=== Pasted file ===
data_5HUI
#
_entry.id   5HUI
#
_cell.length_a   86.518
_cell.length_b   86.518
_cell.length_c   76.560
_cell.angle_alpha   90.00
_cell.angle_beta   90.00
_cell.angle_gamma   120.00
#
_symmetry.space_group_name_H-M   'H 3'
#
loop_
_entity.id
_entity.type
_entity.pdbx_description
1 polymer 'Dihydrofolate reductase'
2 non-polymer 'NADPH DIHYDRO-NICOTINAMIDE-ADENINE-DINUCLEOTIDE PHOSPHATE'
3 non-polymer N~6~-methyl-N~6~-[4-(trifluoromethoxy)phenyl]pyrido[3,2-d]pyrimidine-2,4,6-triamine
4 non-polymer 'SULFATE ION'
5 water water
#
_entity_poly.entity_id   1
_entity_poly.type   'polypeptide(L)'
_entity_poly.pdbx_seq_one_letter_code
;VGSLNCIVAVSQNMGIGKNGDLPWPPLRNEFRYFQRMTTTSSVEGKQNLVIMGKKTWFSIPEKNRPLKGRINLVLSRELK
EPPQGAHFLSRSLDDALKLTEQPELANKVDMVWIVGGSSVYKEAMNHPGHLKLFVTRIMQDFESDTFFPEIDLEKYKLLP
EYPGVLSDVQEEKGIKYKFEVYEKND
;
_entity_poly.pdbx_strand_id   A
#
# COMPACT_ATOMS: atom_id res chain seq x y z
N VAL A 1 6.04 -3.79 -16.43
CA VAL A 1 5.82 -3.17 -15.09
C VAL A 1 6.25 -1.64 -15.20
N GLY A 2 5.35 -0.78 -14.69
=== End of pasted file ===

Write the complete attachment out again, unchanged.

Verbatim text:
data_5HUI
#
_entry.id   5HUI
#
_cell.length_a   86.518
_cell.length_b   86.518
_cell.length_c   76.560
_cell.angle_alpha   90.00
_cell.angle_beta   90.00
_cell.angle_gamma   120.00
#
_symmetry.space_group_name_H-M   'H 3'
#
loop_
_entity.id
_entity.type
_entity.pdbx_description
1 polymer 'Dihydrofolate reductase'
2 non-polymer 'NADPH DIHYDRO-NICOTINAMIDE-ADENINE-DINUCLEOTIDE PHOSPHATE'
3 non-polymer N~6~-methyl-N~6~-[4-(trifluoromethoxy)phenyl]pyrido[3,2-d]pyrimidine-2,4,6-triamine
4 non-polymer 'SULFATE ION'
5 water water
#
_entity_poly.entity_id   1
_entity_poly.type   'polypeptide(L)'
_entity_poly.pdbx_seq_one_letter_code
;VGSLNCIVAVSQNMGIGKNGDLPWPPLRNEFRYFQRMTTTSSVEGKQNLVIMGKKTWFSIPEKNRPLKGRINLVLSRELK
EPPQGAHFLSRSLDDALKLTEQPELANKVDMVWIVGGSSVYKEAMNHPGHLKLFVTRIMQDFESDTFFPEIDLEKYKLLP
EYPGVLSDVQEEKGIKYKFEVYEKND
;
_entity_poly.pdbx_strand_id   A
#
# COMPACT_ATOMS: atom_id res chain seq x y z
N VAL A 1 6.04 -3.79 -16.43
CA VAL A 1 5.82 -3.17 -15.09
C VAL A 1 6.25 -1.64 -15.20
N GLY A 2 5.35 -0.78 -14.69